Objective—To develop nuclear scintigraphic and
acetaminophen absorption methods for measuring
abomasal emptying rate in suckling calves.
Animals—9 male Holstein-Friesian calves < 30 days
Procedure—Calves were fed 2 L of milk replacer,
fresh cow's milk, or an isoosmotic (150mM) solution
of NaCl, NaHCO3, or sodium acetate containing technetium
TC 99m-diethylenetriamine-pentaacetic acid
(370 MBq) and acetaminophen (50 mg/kg). Right lateral
scintigraphic images and venous blood samples
were obtained periodically after feeding. Two power
exponential equations were fitted to the scintigraphic
data, and 3 pharmacokinetic models were fitted to
the acetaminophen concentration–time data.
Results—Data from 32 feedings were analyzed, with
half emptying time for scintigraphic evaluation ranging
from 29 to 202 minutes. Siegel's modified power
exponential equation provided a better description of
the scintigraphic data than did Elashoff's power exponential
equation. The first derivative of Siegel's modified
power exponential formula provided the best
pharmacokinetic model for the acetaminophen
absorption data. Time to maximal acetaminophen
concentration (Tmax) provided the most accurate
index of abomasal emptying rate from the acetaminophen
Conclusions and Clinical Relevance—Abomasal
emptying rate is best determined in healthy suckling
calves by use of Siegel's modified power exponential
equation to model the scintigraphic data.
Pharmacokinetic calculation of Tmax from the acetaminophen
absorption curve provides an alternative
method for determining abomasal emptying rate in
healthy suckling calves that is accurate, inexpensive,
practical, and safe. However, it is unclear whether
diarrhea would alter the acetaminophen absorption
curve in calves. (Am J Vet Res 2005;66:364–374)
Objective—To develop and validate an ultrasonographic
method for measuring abomasal volume,
location, and emptying rate in suckling calves.
Animals—9 male Holstein calves < 40 days of age.
Procedure—Before and after calves were fed different
volumes of milk replacer or 2 L of oral electrolyte
solutions, ultrasonographic measurements of abomasal
dimensions (width, length, and height) were
obtained by applying a 3.5-MHz sector probe to the
ventral aspect of the abdomen in the transverse and
sagittal planes. Abomasal volume was calculated
from the ultrasonographic measurements by modeling
the abomasum as an ellipsoid and by use of a
power exponential equation to calculate the half-time
of abomasal emptying (t1/2).
Results—Preprandial abomasal volume was 20 to
137 mL. All 3 abomasal dimensions increased during
feeding and after suckling, and the abomasum was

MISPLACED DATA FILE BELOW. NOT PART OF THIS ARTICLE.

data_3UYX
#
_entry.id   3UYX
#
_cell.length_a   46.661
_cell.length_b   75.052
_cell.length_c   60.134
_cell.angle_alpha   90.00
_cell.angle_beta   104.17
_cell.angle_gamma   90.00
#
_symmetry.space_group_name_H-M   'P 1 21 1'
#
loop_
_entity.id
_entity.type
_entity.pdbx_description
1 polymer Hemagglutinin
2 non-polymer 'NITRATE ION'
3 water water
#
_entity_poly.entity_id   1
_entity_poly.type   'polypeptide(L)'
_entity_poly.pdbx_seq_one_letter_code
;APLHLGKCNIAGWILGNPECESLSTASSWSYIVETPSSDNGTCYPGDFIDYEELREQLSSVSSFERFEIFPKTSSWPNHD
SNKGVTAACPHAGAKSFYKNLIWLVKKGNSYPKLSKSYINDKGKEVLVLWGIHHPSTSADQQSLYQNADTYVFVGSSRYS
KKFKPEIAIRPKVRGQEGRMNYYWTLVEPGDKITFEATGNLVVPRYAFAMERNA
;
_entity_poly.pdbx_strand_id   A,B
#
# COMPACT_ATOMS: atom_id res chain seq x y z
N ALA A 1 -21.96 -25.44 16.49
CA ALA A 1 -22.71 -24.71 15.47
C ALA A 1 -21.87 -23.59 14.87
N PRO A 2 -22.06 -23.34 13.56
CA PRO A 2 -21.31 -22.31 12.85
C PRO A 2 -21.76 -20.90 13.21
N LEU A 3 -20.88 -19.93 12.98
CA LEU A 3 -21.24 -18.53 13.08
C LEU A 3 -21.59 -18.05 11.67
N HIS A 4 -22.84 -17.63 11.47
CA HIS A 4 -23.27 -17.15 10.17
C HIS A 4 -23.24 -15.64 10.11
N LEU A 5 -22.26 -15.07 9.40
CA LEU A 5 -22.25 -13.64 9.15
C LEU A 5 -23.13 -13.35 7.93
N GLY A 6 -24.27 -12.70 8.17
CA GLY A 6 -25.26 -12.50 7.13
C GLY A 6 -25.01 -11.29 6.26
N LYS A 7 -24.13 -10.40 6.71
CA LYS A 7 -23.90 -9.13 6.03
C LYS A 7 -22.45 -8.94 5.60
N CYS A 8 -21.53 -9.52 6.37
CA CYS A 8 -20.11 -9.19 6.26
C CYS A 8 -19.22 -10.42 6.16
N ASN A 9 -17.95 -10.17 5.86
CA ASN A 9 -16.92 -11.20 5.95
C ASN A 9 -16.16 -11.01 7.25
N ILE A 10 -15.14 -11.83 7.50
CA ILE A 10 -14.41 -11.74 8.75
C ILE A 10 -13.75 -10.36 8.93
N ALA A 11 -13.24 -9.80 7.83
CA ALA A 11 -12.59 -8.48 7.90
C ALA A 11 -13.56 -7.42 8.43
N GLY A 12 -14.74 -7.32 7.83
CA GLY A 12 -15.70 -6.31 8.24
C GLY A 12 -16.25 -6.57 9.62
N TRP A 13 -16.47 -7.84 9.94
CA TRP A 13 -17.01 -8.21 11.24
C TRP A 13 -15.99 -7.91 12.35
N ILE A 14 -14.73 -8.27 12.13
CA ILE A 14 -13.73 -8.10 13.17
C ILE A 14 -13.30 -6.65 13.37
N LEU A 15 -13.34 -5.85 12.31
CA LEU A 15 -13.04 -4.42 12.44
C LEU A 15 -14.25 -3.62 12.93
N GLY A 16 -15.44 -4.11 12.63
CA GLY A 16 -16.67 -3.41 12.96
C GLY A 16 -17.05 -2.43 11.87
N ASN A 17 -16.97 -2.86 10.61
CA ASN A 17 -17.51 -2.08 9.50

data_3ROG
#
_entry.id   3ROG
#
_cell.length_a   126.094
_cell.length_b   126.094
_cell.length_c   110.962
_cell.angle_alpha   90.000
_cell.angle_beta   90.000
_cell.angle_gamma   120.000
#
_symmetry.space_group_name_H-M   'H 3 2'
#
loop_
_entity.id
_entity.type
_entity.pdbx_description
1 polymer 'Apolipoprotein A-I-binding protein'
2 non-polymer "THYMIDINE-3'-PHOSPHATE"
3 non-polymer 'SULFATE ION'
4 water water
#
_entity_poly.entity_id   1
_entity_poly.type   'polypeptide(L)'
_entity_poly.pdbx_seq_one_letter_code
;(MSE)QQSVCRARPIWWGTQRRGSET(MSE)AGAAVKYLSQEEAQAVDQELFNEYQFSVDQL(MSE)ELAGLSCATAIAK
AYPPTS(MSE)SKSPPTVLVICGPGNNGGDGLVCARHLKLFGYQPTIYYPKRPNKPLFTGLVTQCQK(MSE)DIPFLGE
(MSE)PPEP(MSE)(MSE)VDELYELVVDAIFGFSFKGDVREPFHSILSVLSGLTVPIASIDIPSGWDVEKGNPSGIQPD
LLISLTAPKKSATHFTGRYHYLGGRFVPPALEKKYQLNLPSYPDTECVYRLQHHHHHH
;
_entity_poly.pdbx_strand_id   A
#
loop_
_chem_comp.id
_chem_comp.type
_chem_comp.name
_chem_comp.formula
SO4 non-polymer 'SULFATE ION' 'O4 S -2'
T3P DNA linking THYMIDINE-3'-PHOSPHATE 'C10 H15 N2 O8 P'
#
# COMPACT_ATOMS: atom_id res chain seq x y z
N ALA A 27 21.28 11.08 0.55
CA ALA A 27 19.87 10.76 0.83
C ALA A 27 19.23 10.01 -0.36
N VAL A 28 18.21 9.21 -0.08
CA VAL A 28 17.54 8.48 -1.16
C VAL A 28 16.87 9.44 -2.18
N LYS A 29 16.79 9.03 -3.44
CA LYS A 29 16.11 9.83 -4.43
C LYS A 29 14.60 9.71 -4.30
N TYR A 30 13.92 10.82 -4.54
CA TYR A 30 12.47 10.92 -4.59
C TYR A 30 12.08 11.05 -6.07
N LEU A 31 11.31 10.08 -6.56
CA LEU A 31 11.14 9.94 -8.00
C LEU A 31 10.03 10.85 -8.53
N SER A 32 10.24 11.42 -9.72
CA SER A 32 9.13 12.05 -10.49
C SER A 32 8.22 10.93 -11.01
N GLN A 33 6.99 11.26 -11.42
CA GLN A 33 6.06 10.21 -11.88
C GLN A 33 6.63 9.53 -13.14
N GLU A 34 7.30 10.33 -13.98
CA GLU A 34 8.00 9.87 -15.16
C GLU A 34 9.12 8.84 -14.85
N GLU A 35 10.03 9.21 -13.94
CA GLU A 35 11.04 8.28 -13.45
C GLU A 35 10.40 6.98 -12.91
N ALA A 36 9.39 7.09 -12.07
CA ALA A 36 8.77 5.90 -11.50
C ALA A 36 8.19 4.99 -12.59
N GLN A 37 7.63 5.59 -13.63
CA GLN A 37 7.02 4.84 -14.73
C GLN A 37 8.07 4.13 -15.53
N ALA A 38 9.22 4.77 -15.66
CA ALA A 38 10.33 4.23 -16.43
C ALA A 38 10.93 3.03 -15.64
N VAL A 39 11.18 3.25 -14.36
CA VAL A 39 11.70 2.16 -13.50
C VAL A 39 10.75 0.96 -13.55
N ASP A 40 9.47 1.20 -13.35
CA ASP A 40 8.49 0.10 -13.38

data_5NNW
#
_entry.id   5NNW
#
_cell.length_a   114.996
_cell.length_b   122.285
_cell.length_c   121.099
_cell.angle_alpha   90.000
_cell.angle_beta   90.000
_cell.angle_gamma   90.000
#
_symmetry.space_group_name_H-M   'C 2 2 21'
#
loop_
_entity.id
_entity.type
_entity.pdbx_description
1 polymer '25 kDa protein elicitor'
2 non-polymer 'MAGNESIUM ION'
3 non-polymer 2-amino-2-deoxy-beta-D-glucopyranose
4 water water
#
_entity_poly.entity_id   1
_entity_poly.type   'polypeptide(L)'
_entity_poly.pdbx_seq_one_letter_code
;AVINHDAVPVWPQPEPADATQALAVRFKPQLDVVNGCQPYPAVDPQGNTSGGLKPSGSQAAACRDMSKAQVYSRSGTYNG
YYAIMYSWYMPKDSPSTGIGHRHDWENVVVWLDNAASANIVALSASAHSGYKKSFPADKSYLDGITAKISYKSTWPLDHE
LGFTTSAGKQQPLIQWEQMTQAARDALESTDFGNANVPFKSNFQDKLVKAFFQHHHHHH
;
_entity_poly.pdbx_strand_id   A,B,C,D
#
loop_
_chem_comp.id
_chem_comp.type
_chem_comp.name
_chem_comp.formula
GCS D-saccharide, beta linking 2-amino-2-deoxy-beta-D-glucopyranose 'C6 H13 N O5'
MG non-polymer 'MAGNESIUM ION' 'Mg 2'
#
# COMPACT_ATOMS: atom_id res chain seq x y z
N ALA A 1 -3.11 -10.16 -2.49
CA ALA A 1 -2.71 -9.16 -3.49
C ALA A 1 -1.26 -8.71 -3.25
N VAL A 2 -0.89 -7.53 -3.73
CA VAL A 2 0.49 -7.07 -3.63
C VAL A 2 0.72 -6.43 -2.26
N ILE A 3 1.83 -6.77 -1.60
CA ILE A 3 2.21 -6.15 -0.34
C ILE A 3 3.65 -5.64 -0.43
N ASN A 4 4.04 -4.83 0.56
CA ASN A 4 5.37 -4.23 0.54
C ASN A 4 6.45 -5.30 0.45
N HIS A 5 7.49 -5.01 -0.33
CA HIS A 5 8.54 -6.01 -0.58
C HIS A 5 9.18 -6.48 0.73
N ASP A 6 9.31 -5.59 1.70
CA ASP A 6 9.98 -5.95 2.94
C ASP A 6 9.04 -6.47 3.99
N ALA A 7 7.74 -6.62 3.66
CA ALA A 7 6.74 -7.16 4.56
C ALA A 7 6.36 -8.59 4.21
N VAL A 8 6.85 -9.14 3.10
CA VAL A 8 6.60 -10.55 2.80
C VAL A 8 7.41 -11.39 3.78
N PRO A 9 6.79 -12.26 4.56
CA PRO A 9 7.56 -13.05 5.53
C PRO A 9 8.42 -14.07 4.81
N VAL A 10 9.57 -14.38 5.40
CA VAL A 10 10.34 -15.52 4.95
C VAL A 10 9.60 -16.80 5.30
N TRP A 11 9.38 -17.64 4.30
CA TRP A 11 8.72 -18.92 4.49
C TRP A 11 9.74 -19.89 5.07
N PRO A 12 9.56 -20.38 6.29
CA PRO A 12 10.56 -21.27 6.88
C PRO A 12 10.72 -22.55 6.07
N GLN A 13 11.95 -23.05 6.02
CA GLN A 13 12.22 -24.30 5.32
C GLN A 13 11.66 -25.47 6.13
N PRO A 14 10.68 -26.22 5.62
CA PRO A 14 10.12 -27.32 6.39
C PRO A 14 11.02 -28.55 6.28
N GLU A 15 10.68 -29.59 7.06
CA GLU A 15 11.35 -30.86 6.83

symmetrically located about the midline of the ventral
aspect of the abdomen. Strong linear relationships
were identified between ultrasonographic and
suckled volumes, between ultrasonographic and
scintigraphic heights, and between ultrasonographic
and scintigraphic lengths. Ultrasonographic t1/2 was
linearly related to scintigraphic t1/2; the latter is
regarded as the gold standard measure of gastric
Conclusions and Clinical Relevance—Ultrasonographic
evaluation of the abomasum appears to provide
a practical, rapid, noninvasive, and accurate
method for determination of abomasal volume, location,
and emptying rate in suckling calves. (Am J Vet Res 2005;66:537–544)
Objective—To determine whether conscious, unsedated
cats will inhale a nebulized material administered
via a facemask and whether this material will
reach the lower airways.
Animals—20 healthy adult cats.
Procedure—Technetium Tc 99m-diaminetriaminopentaacetic
acid (99mTc-DTPA) was nebulized into a spacer
and administered to the cats via a closely fitting facemask.
By use of a gamma camera, images were then
immediately obtained to determine the distribution of
99mTc-DTPA within the lower airways.
Results—Images obtained by use of the gamma
camera revealed that all 20 cats had inhaled 99mTc-DTPA from the facemask. In each cat, deposition of
the radiopharmaceutical agent was evident throughout
the lung fields.
Conclusions and Clinical Relevance—Awake cats
that were not used to the application of a facemask
did inhale substances from such a device.
Aerosolization of medications may be a feasible route
of administration for cats with lower airway disease.
(Am J Vet Res 2004;65:806–809)
Objectives—To compare abomasal emptying rates in calves after suckling milk replacer or 3 common orally administered electrolyte solution components.
Animals—5 male calves < 35 days of age.
Procedures—Calves with a cannula fitted in the abomasal body were fed 2 L of milk replacer with or without parenteral administration of atropine (0.01 mg/kg, IV, then 0.02 mg/ kg, SC, q 30 min) or isotonic (150mM) solutions of sodium acetate, NaHCO3, or NaCl in a randomized crossover design. Abomasal emptying rates were determined via scintigraphy, acetaminophen absorption, ultrasonography, and change in abomasal luminal pH.
Results—Scintigraphic half-emptying time, time of maximal plasma acetaminophen concentration, ultrasonographic half-emptying time, and pH return time indicated similar abomasal emptying rates following suckling of isotonic sodium acetate, NaHCO3, and NaCl solutions, whereas the emptying rate of milk replacer was significantly slower. Mean maximal abomasal luminal pH was highest following suckling of NaHCO3 (pHmax = 7.85) and lowest following suckling of NaCl (pHmax = 4.52); sodium acetate (pHmax = 6.59) and milk replacer (pHmax = 5.84) yielded intermediate pH values.
Conclusions and Clinical Relevance—Isotonic solutions of sodium acetate, NaHCO3, and NaCl were rapidly emptied from the abomasum but varied markedly in their ability to alkalinize the abomasum. Sodium bicarbonate–containing orally administered electrolyte solution might increase the frequency of infection or severity of clinical disease in diarrheic calves treated for dehydration by causing prolonged abomasal alkalinization.